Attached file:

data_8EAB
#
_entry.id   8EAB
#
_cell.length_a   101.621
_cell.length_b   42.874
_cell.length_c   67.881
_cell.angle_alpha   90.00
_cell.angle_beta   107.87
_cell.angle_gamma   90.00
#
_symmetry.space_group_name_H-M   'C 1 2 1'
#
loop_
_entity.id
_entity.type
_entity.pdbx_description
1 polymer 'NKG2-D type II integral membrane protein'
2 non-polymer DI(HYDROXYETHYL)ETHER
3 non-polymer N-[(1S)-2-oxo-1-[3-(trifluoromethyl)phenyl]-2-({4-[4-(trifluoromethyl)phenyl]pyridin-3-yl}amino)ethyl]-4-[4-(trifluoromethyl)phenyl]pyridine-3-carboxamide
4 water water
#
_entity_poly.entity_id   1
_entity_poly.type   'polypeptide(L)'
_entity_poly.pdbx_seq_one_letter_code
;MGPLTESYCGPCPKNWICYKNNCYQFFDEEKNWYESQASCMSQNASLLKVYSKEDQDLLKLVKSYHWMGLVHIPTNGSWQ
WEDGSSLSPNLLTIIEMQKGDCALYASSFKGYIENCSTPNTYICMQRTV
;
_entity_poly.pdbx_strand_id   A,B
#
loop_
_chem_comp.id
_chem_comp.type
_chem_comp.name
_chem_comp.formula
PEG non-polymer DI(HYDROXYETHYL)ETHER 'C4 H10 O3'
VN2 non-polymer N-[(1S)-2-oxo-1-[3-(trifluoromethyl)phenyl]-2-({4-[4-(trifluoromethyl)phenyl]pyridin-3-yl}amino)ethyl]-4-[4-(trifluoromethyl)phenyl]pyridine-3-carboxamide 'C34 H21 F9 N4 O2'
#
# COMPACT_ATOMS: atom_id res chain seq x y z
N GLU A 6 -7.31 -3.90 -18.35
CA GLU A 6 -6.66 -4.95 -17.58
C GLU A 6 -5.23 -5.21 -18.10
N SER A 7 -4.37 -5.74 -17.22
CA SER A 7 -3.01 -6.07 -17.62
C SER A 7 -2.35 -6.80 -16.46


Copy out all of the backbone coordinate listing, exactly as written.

data_8EAB
#
_entry.id   8EAB
#
_cell.length_a   101.621
_cell.length_b   42.874
_cell.length_c   67.881
_cell.angle_alpha   90.00
_cell.angle_beta   107.87
_cell.angle_gamma   90.00
#
_symmetry.space_group_name_H-M   'C 1 2 1'
#
loop_
_entity.id
_entity.type
_entity.pdbx_description
1 polymer 'NKG2-D type II integral membrane protein'
2 non-polymer DI(HYDROXYETHYL)ETHER
3 non-polymer N-[(1S)-2-oxo-1-[3-(trifluoromethyl)phenyl]-2-({4-[4-(trifluoromethyl)phenyl]pyridin-3-yl}amino)ethyl]-4-[4-(trifluoromethyl)phenyl]pyridine-3-carboxamide
4 water water
#
_entity_poly.entity_id   1
_entity_poly.type   'polypeptide(L)'
_entity_poly.pdbx_seq_one_letter_code
;MGPLTESYCGPCPKNWICYKNNCYQFFDEEKNWYESQASCMSQNASLLKVYSKEDQDLLKLVKSYHWMGLVHIPTNGSWQ
WEDGSSLSPNLLTIIEMQKGDCALYASSFKGYIENCSTPNTYICMQRTV
;
_entity_poly.pdbx_strand_id   A,B
#
loop_
_chem_comp.id
_chem_comp.type
_chem_comp.name
_chem_comp.formula
PEG non-polymer DI(HYDROXYETHYL)ETHER 'C4 H10 O3'
VN2 non-polymer N-[(1S)-2-oxo-1-[3-(trifluoromethyl)phenyl]-2-({4-[4-(trifluoromethyl)phenyl]pyridin-3-yl}amino)ethyl]-4-[4-(trifluoromethyl)phenyl]pyridine-3-carboxamide 'C34 H21 F9 N4 O2'
#
# COMPACT_ATOMS: atom_id res chain seq x y z
N GLU A 6 -7.31 -3.90 -18.35
CA GLU A 6 -6.66 -4.95 -17.58
C GLU A 6 -5.23 -5.21 -18.10
N SER A 7 -4.37 -5.74 -17.22
CA SER A 7 -3.01 -6.07 -17.62
C SER A 7 -2.35 -6.80 -16.46